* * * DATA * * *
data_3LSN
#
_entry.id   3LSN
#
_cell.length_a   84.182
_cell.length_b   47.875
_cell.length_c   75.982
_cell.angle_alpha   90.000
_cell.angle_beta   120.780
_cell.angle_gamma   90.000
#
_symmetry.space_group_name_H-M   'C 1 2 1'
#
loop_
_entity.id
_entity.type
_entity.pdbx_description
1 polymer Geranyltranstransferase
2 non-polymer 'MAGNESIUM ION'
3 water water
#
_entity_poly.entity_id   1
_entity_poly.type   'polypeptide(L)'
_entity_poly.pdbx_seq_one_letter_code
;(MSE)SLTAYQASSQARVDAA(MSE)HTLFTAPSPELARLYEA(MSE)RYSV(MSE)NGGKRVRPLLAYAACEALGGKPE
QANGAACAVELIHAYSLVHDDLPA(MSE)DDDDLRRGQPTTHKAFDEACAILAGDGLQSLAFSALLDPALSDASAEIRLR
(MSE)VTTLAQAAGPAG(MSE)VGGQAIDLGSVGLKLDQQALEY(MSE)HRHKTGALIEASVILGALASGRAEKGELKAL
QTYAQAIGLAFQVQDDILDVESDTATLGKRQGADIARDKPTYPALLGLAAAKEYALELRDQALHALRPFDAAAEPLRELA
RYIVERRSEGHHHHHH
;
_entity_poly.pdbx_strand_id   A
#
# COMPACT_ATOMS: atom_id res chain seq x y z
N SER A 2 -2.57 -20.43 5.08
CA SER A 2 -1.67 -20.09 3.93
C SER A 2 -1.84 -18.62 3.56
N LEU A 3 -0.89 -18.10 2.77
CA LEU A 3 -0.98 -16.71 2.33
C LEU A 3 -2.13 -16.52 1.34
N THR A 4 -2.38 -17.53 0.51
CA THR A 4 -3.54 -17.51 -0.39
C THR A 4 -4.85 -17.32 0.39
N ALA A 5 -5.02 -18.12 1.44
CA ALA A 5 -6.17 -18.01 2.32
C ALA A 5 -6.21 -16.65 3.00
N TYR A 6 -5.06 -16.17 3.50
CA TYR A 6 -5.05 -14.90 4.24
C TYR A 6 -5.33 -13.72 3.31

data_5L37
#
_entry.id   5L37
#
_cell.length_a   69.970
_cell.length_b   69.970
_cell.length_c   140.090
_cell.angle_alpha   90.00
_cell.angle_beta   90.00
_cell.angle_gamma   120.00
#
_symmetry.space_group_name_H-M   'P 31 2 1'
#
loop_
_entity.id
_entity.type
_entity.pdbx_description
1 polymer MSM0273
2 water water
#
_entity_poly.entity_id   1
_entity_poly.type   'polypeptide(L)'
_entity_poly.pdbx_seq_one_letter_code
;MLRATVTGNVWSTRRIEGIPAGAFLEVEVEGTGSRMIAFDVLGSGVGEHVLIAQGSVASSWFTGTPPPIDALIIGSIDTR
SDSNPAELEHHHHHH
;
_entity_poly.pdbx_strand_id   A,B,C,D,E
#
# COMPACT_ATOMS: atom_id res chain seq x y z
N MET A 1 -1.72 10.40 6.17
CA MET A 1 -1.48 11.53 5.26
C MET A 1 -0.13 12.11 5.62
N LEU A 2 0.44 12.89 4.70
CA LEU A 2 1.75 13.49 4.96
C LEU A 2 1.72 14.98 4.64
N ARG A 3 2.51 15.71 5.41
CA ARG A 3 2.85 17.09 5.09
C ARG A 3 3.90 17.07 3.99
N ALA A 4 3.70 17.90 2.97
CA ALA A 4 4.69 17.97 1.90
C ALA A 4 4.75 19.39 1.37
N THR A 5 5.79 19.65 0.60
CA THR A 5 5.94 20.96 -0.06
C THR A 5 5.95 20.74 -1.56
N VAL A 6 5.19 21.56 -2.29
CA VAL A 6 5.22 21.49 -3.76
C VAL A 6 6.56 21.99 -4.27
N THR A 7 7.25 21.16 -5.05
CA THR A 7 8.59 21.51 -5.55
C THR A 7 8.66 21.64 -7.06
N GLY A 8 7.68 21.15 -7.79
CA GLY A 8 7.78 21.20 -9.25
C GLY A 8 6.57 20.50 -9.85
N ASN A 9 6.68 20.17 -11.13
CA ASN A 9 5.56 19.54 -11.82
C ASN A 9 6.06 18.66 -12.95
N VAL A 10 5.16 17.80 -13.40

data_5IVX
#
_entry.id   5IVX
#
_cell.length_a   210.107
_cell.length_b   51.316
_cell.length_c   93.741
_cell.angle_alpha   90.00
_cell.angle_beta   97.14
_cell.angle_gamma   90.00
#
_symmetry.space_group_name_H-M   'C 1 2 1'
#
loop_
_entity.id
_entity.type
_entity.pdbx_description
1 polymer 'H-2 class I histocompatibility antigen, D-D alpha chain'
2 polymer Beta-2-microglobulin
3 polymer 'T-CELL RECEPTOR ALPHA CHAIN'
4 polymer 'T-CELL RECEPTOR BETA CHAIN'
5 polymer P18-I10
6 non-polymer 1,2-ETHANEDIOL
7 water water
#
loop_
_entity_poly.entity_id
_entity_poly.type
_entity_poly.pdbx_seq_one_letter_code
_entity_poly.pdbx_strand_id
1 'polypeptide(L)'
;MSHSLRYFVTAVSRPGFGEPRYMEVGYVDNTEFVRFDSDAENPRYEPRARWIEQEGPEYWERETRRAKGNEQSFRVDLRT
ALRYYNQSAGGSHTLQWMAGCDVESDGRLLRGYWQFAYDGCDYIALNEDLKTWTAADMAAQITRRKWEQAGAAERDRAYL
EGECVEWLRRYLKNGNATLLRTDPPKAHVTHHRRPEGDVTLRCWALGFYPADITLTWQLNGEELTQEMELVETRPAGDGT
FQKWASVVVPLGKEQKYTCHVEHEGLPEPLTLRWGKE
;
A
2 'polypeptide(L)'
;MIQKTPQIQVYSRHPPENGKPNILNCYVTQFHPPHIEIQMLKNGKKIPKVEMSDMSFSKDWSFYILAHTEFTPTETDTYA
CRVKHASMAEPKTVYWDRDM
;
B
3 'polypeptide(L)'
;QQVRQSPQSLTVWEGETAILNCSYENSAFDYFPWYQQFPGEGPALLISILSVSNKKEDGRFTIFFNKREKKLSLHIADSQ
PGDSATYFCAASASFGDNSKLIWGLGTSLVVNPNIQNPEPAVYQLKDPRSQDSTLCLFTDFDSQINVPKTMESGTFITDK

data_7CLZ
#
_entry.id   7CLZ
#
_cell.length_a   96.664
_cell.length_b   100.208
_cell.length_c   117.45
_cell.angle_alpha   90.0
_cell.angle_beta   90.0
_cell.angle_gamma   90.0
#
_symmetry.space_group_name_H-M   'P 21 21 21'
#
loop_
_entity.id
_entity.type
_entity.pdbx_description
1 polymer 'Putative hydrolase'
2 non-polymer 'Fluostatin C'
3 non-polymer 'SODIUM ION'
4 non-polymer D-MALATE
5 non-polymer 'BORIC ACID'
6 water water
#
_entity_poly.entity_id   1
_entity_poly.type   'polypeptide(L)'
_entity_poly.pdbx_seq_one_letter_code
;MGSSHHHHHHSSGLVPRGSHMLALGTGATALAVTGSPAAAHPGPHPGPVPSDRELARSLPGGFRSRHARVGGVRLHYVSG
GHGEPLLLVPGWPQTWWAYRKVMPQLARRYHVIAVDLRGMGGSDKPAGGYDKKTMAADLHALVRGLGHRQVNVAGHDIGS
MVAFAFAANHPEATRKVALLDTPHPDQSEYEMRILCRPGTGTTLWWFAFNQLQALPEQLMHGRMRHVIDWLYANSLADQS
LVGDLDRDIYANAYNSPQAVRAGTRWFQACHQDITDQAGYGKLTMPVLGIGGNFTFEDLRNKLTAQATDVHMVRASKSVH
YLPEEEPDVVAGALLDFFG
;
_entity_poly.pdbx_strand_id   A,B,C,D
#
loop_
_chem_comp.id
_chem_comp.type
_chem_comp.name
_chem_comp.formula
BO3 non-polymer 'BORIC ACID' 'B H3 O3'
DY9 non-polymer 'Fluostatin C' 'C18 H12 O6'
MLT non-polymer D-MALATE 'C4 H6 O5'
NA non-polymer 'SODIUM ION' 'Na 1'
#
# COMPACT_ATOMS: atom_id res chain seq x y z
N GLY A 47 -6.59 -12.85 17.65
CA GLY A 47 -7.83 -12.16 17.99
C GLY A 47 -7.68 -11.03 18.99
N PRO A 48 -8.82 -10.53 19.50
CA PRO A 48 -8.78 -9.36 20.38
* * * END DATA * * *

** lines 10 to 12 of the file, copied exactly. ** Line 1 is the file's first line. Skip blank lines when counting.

_cell.angle_gamma   90.000
#
_symmetry.space_group_name_H-M   'C 1 2 1'